This retrospective study aims to enhance the SEC literature by evaluating the impact of various adjuvant treatment modalities in patients with stage I–II SEC on disease-free survival (DFS), overall survival (OS), treatment-related acute and late toxicity, and recurrence patterns.

2. Materials and Methods

2.1. Design and Participants

After IRB approval, we retrospectively identified all SEC cases treated at McGill University Health Center (MUHC) between January 2002 and December 2019. Eligible patients had histologically confirmed SEC and underwent complete surgical staging, including TH-BSO, pelvic nodal staging via either pelvic lymphadenectomy or sentinel lymph node biopsy (SLNB), omentectomy, and peritoneal washings. Patients with SEC and FIGO 2009 stages IA (endometrium-confined or <50% invasion of the myometrium), IB (≥50% myometrial invasion, MI), and II (cervical stroma invasion) were included, with documentation of MI status for stage IA cases. Patients with stage IA without MI were classified as intermediate-risk, and the remaining as high-risk considering current clinical guidelines, despite the upgrade aggressive histologies had in the 2023 FIGO staging system [7]. Patients with FIGO 2009 stage III SEC (serosal, adnexal, vaginal, or parametrial involvement), positive lymph nodes, positive peritoneal washing, or stage IVA/B (bladder/bowel mucosa involvement or distant disease) or non-SEC histologies were excluded.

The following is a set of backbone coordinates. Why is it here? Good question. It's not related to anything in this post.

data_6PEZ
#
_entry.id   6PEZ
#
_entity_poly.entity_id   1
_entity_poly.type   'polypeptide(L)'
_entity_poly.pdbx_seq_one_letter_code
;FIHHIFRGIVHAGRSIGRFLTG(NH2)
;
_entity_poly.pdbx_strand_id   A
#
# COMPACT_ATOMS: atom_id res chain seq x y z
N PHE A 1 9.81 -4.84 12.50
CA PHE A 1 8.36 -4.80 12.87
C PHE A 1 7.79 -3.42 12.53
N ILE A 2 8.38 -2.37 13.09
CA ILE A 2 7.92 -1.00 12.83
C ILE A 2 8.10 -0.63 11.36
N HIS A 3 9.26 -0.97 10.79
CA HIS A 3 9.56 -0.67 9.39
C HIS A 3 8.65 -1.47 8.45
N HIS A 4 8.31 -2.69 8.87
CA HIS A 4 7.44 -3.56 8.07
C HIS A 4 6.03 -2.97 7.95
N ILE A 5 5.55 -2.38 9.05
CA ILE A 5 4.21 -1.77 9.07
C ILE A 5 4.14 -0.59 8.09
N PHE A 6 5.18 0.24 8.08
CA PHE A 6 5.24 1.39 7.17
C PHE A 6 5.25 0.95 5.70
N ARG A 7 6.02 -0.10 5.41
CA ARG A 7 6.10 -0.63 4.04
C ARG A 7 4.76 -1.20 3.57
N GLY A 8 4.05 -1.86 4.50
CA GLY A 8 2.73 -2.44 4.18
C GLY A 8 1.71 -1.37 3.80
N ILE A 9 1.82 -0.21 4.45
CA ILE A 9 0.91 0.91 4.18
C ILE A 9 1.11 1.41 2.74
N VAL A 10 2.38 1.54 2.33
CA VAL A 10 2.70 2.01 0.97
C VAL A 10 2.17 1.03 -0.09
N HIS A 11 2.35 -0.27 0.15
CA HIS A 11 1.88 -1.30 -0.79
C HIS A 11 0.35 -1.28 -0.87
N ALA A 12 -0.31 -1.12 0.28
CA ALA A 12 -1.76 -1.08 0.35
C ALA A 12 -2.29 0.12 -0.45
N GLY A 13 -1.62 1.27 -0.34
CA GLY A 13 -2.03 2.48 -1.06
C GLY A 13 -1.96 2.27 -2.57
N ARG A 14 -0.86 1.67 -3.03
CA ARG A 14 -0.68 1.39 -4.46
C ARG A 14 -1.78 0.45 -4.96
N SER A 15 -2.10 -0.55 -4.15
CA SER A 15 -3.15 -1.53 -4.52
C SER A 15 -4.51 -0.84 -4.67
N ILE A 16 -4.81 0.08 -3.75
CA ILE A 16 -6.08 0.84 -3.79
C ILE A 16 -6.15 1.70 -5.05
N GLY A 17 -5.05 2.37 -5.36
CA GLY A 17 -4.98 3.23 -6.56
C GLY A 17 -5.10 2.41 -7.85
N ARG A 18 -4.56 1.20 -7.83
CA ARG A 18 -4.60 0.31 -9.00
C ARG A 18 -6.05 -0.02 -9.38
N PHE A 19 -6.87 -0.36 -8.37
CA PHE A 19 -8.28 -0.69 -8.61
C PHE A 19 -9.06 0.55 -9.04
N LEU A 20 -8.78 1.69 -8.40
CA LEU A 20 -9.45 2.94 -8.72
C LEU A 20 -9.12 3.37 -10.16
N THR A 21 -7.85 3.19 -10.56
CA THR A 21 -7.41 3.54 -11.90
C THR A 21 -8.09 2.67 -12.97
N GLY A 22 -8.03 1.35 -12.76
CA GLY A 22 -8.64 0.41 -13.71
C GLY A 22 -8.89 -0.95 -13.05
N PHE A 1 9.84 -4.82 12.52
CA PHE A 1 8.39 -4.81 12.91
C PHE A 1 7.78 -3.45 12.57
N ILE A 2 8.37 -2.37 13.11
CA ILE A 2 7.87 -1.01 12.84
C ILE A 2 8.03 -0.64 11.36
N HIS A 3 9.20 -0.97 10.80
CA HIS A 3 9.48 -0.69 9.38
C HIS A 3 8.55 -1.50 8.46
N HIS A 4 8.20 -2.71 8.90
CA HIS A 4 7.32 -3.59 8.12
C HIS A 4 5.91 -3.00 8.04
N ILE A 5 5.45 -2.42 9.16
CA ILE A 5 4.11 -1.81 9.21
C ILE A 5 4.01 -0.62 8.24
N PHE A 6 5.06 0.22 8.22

2.2. Data Collection

Data were extracted from written and electronic records, including age at diagnosis, surgery date, surgery type, surgical stage, lymphovascular invasion (LVI) extent according to the pathologist review, adjuvant treatment duration, recurrence details, and survival status. Post-operative management was documented as observation, RT (pEBRT and/or VBT), CT, or CRT (sequential or concurrent). Treatment specifications were recorded. pEBRT entailed delivering a total dose of 45 Gray (Gy) over 25 daily fractions, administered five times per week. Target areas included the surgical bed, upper vagina, external, internal, and distal common iliac lymph nodes, as well as pre-sacral nodes for stage II, utilizing either four-field 3D-conformal radiotherapy (3D-CRT) or intensity-modulated radiation therapy (IMRT). Since 2011, the local policy for pEBRT has included IMRT exclusively. Vaginal vault brachytherapy (VBT) was administered to the upper third of the vagina either as monotherapy with a total dose of 21 Gy over 3 weekly fractions or as a single-fraction 6 Gy boost. Chemotherapy (CT) predominantly comprised carboplatin (AUC 6) combined with paclitaxel (175 mg/m2 over three hours) administered every three weeks for six cycles. Single-agent carboplatin (AUC 5–6) was considered when patients were unable to tolerate the combination. Chemoradiotherapy (CRT) involved the sequential or concurrent administration of pEBRT and/or VBT using the aforementioned chemotherapy regimens. Post-treatment, patients had regular clinical examinations with imaging/biopsies as indicated.